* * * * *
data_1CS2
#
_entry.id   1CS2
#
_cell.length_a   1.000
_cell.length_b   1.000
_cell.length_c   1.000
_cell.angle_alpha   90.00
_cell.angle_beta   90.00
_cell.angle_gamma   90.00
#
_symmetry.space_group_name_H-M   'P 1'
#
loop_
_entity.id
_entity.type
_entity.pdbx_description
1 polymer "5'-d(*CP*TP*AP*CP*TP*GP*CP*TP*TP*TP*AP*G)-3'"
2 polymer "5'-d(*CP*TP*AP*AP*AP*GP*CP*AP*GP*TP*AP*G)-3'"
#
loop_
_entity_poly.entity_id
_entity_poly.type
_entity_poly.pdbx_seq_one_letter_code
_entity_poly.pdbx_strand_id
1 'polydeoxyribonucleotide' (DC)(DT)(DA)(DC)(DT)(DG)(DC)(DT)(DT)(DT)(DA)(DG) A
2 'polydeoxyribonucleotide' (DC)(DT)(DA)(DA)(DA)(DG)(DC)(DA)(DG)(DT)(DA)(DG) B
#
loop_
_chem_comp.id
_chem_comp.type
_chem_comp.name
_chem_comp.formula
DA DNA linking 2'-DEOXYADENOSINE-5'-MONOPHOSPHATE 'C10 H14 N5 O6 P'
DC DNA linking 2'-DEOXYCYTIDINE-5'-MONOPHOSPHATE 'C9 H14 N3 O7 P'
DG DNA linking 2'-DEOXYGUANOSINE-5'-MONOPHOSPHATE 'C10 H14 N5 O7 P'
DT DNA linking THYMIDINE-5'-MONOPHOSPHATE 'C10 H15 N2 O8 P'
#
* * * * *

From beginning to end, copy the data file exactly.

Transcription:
data_1CS2
#
_entry.id   1CS2
#
_cell.length_a   1.000
_cell.length_b   1.000
_cell.length_c   1.000
_cell.angle_alpha   90.00
_cell.angle_beta   90.00
_cell.angle_gamma   90.00
#
_symmetry.space_group_name_H-M   'P 1'
#
loop_
_entity.id
_entity.type
_entity.pdbx_description
1 polymer "5'-d(*CP*TP*AP*CP*TP*GP*CP*TP*TP*TP*AP*G)-3'"
2 polymer "5'-d(*CP*TP*AP*AP*AP*GP*CP*AP*GP*TP*AP*G)-3'"
#
loop_
_entity_poly.entity_id
_entity_poly.type
_entity_poly.pdbx_seq_one_letter_code
_entity_poly.pdbx_strand_id
1 'polydeoxyribonucleotide' (DC)(DT)(DA)(DC)(DT)(DG)(DC)(DT)(DT)(DT)(DA)(DG) A
2 'polydeoxyribonucleotide' (DC)(DT)(DA)(DA)(DA)(DG)(DC)(DA)(DG)(DT)(DA)(DG) B
#
loop_
_chem_comp.id
_chem_comp.type
_chem_comp.name
_chem_comp.formula
DA DNA linking 2'-DEOXYADENOSINE-5'-MONOPHOSPHATE 'C10 H14 N5 O6 P'
DC DNA linking 2'-DEOXYCYTIDINE-5'-MONOPHOSPHATE 'C9 H14 N3 O7 P'
DG DNA linking 2'-DEOXYGUANOSINE-5'-MONOPHOSPHATE 'C10 H14 N5 O7 P'
DT DNA linking THYMIDINE-5'-MONOPHOSPHATE 'C10 H15 N2 O8 P'
#